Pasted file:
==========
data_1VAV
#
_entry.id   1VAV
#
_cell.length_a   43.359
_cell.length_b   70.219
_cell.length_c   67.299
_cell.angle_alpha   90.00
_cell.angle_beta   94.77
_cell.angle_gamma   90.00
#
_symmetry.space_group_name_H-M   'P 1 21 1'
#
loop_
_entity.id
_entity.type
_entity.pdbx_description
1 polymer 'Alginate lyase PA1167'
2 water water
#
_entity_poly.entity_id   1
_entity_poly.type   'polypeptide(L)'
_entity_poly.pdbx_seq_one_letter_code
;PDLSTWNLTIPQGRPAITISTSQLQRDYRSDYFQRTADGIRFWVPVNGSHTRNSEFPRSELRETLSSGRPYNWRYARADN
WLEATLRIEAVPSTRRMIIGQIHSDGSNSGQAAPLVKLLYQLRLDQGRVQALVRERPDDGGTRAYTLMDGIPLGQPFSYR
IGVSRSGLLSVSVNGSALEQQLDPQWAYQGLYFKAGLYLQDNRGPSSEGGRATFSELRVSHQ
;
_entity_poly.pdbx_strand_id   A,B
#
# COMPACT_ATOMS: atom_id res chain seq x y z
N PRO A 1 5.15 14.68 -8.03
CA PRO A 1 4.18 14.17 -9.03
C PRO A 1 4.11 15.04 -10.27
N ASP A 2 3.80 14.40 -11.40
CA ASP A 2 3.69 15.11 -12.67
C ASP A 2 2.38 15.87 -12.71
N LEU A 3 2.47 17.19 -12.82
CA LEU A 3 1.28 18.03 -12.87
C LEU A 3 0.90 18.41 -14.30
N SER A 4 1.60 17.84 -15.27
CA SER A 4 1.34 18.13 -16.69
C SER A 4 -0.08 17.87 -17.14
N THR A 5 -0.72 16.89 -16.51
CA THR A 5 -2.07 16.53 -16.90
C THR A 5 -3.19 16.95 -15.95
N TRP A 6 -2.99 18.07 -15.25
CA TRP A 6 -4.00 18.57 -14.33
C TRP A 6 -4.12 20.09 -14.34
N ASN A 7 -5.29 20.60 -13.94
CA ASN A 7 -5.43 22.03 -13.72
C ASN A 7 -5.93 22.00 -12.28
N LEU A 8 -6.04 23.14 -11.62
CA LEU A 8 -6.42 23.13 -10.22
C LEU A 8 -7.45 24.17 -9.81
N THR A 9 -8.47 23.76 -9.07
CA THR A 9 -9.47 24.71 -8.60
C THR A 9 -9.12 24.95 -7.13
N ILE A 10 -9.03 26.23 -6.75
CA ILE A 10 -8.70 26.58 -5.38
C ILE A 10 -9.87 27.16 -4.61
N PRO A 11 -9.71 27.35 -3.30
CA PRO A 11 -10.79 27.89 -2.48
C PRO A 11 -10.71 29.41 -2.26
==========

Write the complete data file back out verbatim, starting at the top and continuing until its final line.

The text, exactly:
data_1VAV
#
_entry.id   1VAV
#
_cell.length_a   43.359
_cell.length_b   70.219
_cell.length_c   67.299
_cell.angle_alpha   90.00
_cell.angle_beta   94.77
_cell.angle_gamma   90.00
#
_symmetry.space_group_name_H-M   'P 1 21 1'
#
loop_
_entity.id
_entity.type
_entity.pdbx_description
1 polymer 'Alginate lyase PA1167'
2 water water
#
_entity_poly.entity_id   1
_entity_poly.type   'polypeptide(L)'
_entity_poly.pdbx_seq_one_letter_code
;PDLSTWNLTIPQGRPAITISTSQLQRDYRSDYFQRTADGIRFWVPVNGSHTRNSEFPRSELRETLSSGRPYNWRYARADN
WLEATLRIEAVPSTRRMIIGQIHSDGSNSGQAAPLVKLLYQLRLDQGRVQALVRERPDDGGTRAYTLMDGIPLGQPFSYR
IGVSRSGLLSVSVNGSALEQQLDPQWAYQGLYFKAGLYLQDNRGPSSEGGRATFSELRVSHQ
;
_entity_poly.pdbx_strand_id   A,B
#
# COMPACT_ATOMS: atom_id res chain seq x y z
N PRO A 1 5.15 14.68 -8.03
CA PRO A 1 4.18 14.17 -9.03
C PRO A 1 4.11 15.04 -10.27
N ASP A 2 3.80 14.40 -11.40
CA ASP A 2 3.69 15.11 -12.67
C ASP A 2 2.38 15.87 -12.71
N LEU A 3 2.47 17.19 -12.82
CA LEU A 3 1.28 18.03 -12.87
C LEU A 3 0.90 18.41 -14.30
N SER A 4 1.60 17.84 -15.27
CA SER A 4 1.34 18.13 -16.69
C SER A 4 -0.08 17.87 -17.14
N THR A 5 -0.72 16.89 -16.51
CA THR A 5 -2.07 16.53 -16.90
C THR A 5 -3.19 16.95 -15.95
N TRP A 6 -2.99 18.07 -15.25
CA TRP A 6 -4.00 18.57 -14.33
C TRP A 6 -4.12 20.09 -14.34
N ASN A 7 -5.29 20.60 -13.94
CA ASN A 7 -5.43 22.03 -13.72
C ASN A 7 -5.93 22.00 -12.28
N LEU A 8 -6.04 23.14 -11.62
CA LEU A 8 -6.42 23.13 -10.22
C LEU A 8 -7.45 24.17 -9.81
N THR A 9 -8.47 23.76 -9.07
CA THR A 9 -9.47 24.71 -8.60
C THR A 9 -9.12 24.95 -7.13
N ILE A 10 -9.03 26.23 -6.75
CA ILE A 10 -8.70 26.58 -5.38
C ILE A 10 -9.87 27.16 -4.61
N PRO A 11 -9.71 27.35 -3.30
CA PRO A 11 -10.79 27.89 -2.48
C PRO A 11 -10.71 29.41 -2.26